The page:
Vaccine rollout continues to those 65 and up
Those with 2 health conditions, now including asthma, also get their turn
THE BAKER ADMINISTRATION accelerated its vaccine rollout, announcing that starting Thursday individuals over 65 and those with two or more underlying health conditions can start booking appointments for initial doses of COVID-19 vaccines.
Last week, the administration had indicated it would be “several weeks” before it would move on from vaccinating those 75 and older. But Marylou Sudders, the secretary of health and human services, said in a briefing with reporters on Wednesday that the uptake by the over-75 group went better than expected, resulting in more than 50 percent of the group receiving at least a first dose.
“We thought it was going to take longer for individuals over the age of 75 to become vaccinated,” she said. “We’ve been really pleasantly surprised and pleased with the uptake.”
It’s unclear whether the Baker administration’s controversial plan to allow those 75 and over to bring a companion, who could also be vaccinated, played any role in the uptake. Sudders called it an effective strategy, but she acknowledged “people either love it or hate it.”
At a State House press conference, Gov. Charlie Baker said people with underlying health conditions will have to attest that they have them but won’t have to provide any proof. “It is based on an honor system,” he said.
Sudders estimated it will take about a month to vaccinate the group, which means the rest of those in Phase 2 — essential employees such as teachers and grocery, transit, and sanitation workers, as well as those with just one health condition – will have to wait longer to get their chance at the vaccine. President Biden on Tuesday indicated he favored giving teachers higher priority for the vaccine to resume in-person learning.
A total of 850,000 individuals have received a first dose of the vaccines, or about 77 percent of those eligible so far.
The state has been receiving about 110,000 doses a week from the federal government, but Sudders said the weekly shipment is being increased to 139,000 starting next week. Unless the supply of vaccines increases, she said the weekly shipments would not be enough to move swiftly through Phase 2 of the vaccination process. “That 29,000 increase is still not where we need it in order to vaccinate everyone in Massachusetts,” she said.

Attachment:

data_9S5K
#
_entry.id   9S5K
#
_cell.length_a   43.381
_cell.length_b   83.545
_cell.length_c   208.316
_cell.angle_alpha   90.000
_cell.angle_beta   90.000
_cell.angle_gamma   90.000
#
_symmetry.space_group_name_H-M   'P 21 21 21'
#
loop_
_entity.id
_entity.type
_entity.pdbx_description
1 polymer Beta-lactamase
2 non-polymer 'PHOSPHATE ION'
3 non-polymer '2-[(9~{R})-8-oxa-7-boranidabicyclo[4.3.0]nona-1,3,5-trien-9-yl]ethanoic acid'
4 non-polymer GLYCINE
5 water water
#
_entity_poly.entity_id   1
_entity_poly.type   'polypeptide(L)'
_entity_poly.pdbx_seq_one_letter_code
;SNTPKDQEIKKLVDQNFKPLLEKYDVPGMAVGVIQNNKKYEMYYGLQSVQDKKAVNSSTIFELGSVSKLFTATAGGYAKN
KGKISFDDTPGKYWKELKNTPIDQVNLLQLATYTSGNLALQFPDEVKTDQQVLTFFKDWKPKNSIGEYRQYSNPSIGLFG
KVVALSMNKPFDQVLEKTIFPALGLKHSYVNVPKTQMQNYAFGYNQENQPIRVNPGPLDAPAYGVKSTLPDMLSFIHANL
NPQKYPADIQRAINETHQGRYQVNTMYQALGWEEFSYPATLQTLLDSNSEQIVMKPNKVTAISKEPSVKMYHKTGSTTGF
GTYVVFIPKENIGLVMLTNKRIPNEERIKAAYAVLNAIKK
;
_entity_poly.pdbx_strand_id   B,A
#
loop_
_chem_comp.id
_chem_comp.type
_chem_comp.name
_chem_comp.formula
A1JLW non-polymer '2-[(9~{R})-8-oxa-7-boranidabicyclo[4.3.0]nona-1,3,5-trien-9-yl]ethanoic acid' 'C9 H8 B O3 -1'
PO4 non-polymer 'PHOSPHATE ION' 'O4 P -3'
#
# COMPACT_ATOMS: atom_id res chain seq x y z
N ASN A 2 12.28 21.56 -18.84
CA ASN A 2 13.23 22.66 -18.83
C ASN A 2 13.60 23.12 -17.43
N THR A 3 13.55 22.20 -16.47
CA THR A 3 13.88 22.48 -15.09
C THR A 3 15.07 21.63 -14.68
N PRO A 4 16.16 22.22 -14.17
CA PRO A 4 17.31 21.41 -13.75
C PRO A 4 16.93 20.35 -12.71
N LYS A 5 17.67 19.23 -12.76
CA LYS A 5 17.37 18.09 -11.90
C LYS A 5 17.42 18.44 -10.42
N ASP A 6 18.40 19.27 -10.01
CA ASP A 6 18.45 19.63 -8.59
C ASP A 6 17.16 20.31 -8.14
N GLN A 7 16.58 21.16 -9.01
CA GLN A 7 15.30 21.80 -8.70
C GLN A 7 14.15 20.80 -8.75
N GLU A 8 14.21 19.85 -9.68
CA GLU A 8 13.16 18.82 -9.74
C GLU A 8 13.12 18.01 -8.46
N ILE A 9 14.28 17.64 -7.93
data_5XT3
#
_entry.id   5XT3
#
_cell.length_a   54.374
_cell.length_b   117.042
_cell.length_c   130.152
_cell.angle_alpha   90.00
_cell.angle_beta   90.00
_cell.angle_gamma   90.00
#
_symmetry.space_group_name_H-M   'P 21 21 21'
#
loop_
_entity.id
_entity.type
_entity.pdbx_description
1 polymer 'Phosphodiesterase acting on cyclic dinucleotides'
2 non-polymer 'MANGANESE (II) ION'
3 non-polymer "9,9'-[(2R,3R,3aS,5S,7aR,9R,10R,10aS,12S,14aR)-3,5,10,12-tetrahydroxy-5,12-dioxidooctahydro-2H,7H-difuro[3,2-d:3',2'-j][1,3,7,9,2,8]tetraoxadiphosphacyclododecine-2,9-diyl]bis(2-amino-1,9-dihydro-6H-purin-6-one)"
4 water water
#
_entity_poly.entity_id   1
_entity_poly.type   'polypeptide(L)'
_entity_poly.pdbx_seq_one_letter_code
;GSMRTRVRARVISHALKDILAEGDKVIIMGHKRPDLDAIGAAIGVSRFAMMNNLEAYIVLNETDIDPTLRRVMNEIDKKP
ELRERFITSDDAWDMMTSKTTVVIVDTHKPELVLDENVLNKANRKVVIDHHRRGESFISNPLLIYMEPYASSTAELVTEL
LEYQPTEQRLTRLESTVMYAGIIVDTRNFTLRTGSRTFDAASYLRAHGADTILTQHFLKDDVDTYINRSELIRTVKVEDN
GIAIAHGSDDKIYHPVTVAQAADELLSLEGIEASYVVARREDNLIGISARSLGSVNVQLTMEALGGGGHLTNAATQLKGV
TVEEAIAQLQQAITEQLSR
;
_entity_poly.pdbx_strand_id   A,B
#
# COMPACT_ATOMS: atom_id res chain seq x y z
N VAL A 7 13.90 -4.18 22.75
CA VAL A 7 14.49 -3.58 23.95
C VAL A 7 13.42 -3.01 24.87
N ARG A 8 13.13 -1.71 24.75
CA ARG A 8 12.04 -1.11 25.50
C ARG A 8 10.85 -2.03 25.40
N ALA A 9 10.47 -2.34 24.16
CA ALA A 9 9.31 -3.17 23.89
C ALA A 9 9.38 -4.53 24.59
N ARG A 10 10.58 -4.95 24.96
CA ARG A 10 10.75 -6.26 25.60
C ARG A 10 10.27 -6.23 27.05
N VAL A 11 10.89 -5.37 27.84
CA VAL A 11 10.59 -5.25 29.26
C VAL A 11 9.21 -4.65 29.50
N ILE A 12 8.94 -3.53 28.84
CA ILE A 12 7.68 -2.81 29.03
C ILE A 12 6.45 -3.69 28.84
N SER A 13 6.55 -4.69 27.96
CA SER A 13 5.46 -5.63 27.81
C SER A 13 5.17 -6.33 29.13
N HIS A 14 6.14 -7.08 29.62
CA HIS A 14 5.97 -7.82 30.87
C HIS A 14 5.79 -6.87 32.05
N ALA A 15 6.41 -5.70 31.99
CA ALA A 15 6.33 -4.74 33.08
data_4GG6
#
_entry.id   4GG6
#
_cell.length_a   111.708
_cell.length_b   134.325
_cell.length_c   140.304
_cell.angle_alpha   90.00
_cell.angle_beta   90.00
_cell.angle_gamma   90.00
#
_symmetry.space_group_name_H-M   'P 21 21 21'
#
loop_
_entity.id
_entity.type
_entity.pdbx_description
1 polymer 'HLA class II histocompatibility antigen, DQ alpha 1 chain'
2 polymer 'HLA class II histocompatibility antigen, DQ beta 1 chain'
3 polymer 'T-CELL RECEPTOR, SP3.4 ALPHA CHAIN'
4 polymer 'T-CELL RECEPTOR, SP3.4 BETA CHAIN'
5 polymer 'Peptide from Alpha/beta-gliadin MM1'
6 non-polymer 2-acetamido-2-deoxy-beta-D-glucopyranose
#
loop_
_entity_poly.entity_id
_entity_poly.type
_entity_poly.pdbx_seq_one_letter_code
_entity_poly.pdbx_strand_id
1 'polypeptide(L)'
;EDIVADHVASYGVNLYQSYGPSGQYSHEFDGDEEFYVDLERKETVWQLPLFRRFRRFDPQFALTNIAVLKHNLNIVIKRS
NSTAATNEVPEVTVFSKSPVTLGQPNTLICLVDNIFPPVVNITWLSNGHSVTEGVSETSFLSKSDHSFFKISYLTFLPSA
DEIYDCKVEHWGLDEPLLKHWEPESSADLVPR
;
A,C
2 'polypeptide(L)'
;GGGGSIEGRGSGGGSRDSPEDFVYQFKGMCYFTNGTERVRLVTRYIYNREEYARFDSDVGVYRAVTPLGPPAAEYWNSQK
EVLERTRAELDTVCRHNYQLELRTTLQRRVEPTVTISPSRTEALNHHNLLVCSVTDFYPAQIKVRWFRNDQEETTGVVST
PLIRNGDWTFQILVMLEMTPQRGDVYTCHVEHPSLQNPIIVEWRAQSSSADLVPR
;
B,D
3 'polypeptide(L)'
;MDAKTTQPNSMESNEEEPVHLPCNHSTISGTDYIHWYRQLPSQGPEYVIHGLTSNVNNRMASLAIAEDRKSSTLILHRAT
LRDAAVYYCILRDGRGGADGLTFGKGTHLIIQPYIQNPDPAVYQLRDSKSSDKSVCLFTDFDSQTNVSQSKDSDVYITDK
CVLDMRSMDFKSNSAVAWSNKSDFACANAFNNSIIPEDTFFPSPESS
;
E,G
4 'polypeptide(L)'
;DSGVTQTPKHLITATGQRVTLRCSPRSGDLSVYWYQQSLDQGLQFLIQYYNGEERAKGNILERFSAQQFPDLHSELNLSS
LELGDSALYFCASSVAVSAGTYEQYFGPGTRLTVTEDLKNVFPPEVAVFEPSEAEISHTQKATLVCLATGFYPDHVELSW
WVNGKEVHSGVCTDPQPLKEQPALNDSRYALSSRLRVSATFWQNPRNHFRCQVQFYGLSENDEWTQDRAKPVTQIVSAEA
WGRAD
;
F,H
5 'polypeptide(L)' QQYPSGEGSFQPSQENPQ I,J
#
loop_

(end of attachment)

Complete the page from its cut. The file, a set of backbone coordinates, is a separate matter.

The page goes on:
The Baker administration is also making some changes to the vaccine distribution system to make it simpler to navigate and more accessible. The seven mass vaccination sites, as well as the 13 regional collaboratives, pharmacies, and 20 communities considered high risk for COVID, will be prioritized in the state’s distribution system. He said the goal is to step up the pace of vaccine delivery. “This is about speed,” he said.
Baker said the mass vaccinations sites deliver a high volume of vaccine the fastest, but he said the regional collaboratives made up of various local providers have also done well. He said county collaboratives have led the way, with Berkshire County vaccinating a state-high 15 percent of its population, followed by Barnstable County at 14.2 percent, and Franklin County at 13 percent. The statewide average, according to a New York Times data set, is 13 percent.
Sudders said 69 clinics that cater to residents of specific communities will no longer be receiving the vaccine under the new streamlined distribution process. She also said hospitals and hospital networks, which were cut off last week, will remain on hiatus but could receive vaccines if the state’s shipments increase. Anyone who received an initial dose at those facilities will receive their second dose as well.
Baker at his press conference shifted gears on his vaccination message. After two weeks of taking heat for a chaotic vaccine rollout and promising to do better, Baker shifted course on Wednesday, expressing confidence in the state’s approach and putting more of the onus for the slow rollout on the lack of vaccine supplies. He rattled off numbers about the state’s rising ranking nationally on vaccine rollout, and said the real problem is the lack of vaccines to distribute.
“None of us thinks this program is moving fast enough, but you can’t vaccinate people if you don’t have the vaccine to make it available,” he said.Baker urged the state’s congressional delegation, which has been criticizing him for his vaccine delivery system, to instead put pressure on the Biden administration to make firm three-to-four-week commitments about vaccine deliveries. He said a firm commitment would allow the state to book appointments three to four weeks in the future and make the process much easier on everyone.
Baker also said the rollout was slow initially because his administration decided to target high-risk populations that in some cases were hard to reach. “It didn’t happen hardly anywhere else,” he said.